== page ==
Where Do Spiders Shoot Webs From?
Spiders build webs to capture prey and protect themselves. They may also use their webs as lining for their nests. Some use them as a signaling device to let others know where they are. Other spiders use them to travel the globe by ballooning.
Webs are constructed from silk threads that are usually doubled in strength. They can hold the web under tension for hours. A light breeze can pick up the thread and carry it to a new location. In fact, they can do so without spinning it.
Spiders produce silk throughout their lives. When they’re not in the mood to spin their web, they simply recycle the thread for use the next time they need it.
Spiders have a number of tricks for producing a snazzy web. One is the creation of a “spinneret,” which is an external extension of their silk glands. These spinnerets are tipped by spigots, which control the diameter of the emerging thread.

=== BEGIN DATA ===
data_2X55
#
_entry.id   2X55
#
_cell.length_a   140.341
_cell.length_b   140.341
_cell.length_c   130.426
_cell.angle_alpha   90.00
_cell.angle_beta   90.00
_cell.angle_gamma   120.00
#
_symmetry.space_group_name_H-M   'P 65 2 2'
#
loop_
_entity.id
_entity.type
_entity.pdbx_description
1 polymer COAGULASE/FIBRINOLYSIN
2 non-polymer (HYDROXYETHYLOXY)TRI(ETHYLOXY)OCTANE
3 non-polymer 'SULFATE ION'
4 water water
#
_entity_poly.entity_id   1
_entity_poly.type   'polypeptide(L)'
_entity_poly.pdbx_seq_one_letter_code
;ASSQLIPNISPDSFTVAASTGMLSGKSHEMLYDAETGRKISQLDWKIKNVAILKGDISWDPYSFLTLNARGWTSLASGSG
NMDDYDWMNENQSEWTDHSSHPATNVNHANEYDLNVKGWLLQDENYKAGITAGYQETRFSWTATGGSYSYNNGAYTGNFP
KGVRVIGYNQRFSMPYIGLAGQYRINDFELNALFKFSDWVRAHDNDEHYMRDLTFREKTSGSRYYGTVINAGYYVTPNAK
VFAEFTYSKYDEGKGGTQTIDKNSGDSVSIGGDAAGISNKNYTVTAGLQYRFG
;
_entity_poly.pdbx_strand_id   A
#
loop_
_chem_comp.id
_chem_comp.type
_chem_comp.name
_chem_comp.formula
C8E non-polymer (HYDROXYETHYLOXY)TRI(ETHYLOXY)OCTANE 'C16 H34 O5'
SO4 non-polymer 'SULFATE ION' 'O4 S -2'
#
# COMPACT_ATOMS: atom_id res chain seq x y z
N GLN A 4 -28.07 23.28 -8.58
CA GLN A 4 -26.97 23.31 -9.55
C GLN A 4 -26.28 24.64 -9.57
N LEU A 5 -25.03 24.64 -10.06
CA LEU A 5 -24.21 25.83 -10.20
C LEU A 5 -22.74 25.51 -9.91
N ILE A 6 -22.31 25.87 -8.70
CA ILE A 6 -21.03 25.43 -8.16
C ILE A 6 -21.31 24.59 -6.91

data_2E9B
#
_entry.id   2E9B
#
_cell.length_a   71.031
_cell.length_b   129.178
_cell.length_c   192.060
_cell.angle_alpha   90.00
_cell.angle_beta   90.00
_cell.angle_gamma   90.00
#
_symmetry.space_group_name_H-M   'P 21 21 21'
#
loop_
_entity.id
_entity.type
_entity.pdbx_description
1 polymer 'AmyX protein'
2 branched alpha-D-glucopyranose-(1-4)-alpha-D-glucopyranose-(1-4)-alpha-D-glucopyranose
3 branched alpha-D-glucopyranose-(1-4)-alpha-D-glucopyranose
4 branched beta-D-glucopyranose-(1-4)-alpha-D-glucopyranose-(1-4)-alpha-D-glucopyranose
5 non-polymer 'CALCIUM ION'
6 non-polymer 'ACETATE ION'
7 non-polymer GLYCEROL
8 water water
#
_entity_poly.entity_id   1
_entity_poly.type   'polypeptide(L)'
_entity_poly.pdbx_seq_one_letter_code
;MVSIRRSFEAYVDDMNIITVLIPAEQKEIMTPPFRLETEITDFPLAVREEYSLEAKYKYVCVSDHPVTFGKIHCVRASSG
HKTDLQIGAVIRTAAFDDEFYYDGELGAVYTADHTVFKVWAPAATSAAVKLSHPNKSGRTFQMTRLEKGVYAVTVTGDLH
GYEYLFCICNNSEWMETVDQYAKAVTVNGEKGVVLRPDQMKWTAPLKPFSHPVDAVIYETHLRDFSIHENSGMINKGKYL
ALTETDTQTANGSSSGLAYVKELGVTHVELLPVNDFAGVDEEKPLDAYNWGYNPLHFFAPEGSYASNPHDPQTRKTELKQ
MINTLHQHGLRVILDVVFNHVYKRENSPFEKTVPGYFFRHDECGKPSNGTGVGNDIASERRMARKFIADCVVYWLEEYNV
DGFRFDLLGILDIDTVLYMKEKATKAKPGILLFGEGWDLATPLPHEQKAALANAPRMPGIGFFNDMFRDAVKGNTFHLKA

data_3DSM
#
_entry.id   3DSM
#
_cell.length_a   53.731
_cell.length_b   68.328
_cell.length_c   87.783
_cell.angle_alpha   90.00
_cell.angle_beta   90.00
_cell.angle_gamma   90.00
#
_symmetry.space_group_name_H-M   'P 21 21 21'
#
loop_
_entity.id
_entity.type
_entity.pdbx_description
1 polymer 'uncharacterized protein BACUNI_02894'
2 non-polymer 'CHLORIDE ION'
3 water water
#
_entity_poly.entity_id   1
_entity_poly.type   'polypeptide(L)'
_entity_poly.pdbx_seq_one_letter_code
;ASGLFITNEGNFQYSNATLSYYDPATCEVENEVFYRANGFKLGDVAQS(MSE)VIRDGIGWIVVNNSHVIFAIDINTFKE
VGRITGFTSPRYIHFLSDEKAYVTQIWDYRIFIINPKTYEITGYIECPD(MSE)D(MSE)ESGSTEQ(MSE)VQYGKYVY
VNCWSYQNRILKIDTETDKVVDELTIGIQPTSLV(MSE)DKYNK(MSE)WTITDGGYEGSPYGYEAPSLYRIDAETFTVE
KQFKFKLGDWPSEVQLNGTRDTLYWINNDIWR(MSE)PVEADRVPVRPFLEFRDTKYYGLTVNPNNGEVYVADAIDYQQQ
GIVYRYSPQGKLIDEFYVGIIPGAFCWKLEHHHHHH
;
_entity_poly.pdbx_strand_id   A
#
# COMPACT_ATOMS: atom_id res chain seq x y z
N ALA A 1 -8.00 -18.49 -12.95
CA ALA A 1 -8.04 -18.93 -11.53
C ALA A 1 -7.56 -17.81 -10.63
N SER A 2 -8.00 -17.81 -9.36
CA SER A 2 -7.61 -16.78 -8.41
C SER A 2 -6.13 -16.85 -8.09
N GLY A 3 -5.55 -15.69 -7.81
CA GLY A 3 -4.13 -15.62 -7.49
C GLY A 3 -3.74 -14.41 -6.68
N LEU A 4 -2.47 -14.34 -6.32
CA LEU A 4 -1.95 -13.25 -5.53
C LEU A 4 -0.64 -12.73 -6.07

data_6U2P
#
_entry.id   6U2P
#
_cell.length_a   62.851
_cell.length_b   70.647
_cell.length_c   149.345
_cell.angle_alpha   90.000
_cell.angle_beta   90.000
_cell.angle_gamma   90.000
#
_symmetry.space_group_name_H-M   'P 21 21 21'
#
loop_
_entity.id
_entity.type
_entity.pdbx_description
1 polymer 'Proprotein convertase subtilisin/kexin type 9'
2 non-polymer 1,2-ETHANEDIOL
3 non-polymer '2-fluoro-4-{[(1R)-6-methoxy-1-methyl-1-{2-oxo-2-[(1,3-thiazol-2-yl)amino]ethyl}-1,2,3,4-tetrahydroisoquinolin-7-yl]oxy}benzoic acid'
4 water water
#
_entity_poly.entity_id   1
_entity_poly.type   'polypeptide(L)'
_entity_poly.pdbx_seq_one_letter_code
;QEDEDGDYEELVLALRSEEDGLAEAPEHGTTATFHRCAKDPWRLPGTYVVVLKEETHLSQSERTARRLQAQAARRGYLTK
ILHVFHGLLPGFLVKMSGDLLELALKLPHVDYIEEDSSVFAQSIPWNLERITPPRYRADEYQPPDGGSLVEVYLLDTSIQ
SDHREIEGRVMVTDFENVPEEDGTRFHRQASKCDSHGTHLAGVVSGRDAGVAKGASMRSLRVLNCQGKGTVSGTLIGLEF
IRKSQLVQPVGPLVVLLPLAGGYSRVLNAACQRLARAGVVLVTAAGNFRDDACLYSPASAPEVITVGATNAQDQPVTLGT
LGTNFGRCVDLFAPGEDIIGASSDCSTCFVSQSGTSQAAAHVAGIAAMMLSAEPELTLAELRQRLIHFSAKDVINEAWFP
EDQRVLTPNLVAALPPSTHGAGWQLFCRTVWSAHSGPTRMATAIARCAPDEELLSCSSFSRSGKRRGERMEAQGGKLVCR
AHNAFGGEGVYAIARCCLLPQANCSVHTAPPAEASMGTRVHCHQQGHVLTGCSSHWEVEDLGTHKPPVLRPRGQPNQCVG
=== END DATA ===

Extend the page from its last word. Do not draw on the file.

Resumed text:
Another trick is catching the wind, which a spider can do with gusto. The silk thread can float along the breeze, but the spider will hang underneath it to keep it in place.
Male spiders have special appendages on their front limbs. Among other functions, these modified appendages are used to load sperm into their pedipalps. This is the spider equivalent of a turkey baster, which is a useful if not entirely practical use of such an appendage.
Another nifty spider feat is the creation of a funnel-web. Triangle spiders use tiny fibers to cover their webs.